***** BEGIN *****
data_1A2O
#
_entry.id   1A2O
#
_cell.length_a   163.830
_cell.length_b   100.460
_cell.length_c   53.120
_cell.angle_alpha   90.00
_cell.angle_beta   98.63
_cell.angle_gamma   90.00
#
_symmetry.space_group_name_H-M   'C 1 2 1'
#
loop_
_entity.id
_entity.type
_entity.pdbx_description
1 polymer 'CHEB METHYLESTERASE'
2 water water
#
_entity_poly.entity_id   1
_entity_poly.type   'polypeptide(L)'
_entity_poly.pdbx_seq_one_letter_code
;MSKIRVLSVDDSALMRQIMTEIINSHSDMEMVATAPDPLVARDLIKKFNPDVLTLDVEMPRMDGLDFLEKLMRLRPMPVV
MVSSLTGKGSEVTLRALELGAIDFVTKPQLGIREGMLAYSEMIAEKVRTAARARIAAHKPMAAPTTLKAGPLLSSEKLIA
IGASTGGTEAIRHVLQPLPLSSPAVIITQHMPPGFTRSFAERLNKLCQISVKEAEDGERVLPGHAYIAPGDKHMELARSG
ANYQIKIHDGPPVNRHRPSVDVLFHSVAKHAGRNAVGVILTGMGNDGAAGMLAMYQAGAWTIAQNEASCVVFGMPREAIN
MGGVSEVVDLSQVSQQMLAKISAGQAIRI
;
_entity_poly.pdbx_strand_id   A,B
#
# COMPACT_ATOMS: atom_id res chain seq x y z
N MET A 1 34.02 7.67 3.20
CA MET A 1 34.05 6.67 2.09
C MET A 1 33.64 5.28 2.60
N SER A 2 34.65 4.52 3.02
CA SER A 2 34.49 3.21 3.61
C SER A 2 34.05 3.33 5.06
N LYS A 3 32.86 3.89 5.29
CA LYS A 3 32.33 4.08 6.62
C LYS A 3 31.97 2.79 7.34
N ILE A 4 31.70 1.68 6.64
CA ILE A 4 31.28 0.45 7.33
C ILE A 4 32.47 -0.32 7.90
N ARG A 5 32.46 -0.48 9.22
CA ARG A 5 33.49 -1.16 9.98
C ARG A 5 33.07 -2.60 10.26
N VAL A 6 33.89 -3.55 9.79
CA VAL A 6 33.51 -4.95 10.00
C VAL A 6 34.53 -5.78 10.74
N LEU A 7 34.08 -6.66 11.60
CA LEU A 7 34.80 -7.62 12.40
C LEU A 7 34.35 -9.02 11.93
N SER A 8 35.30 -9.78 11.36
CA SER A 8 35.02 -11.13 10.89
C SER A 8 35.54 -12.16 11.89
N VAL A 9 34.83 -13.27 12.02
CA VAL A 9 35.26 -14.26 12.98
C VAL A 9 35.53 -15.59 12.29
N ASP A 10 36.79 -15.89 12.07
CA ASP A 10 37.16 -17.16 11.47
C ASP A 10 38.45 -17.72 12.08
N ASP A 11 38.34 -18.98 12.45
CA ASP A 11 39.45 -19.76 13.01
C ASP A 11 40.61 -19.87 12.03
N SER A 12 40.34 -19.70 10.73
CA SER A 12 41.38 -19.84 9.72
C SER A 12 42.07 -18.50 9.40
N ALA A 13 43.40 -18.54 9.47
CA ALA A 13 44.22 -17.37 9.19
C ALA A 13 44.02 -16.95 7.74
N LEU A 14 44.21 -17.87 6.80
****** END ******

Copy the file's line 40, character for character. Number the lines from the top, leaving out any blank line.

CA LYS A 3 32.33 4.08 6.62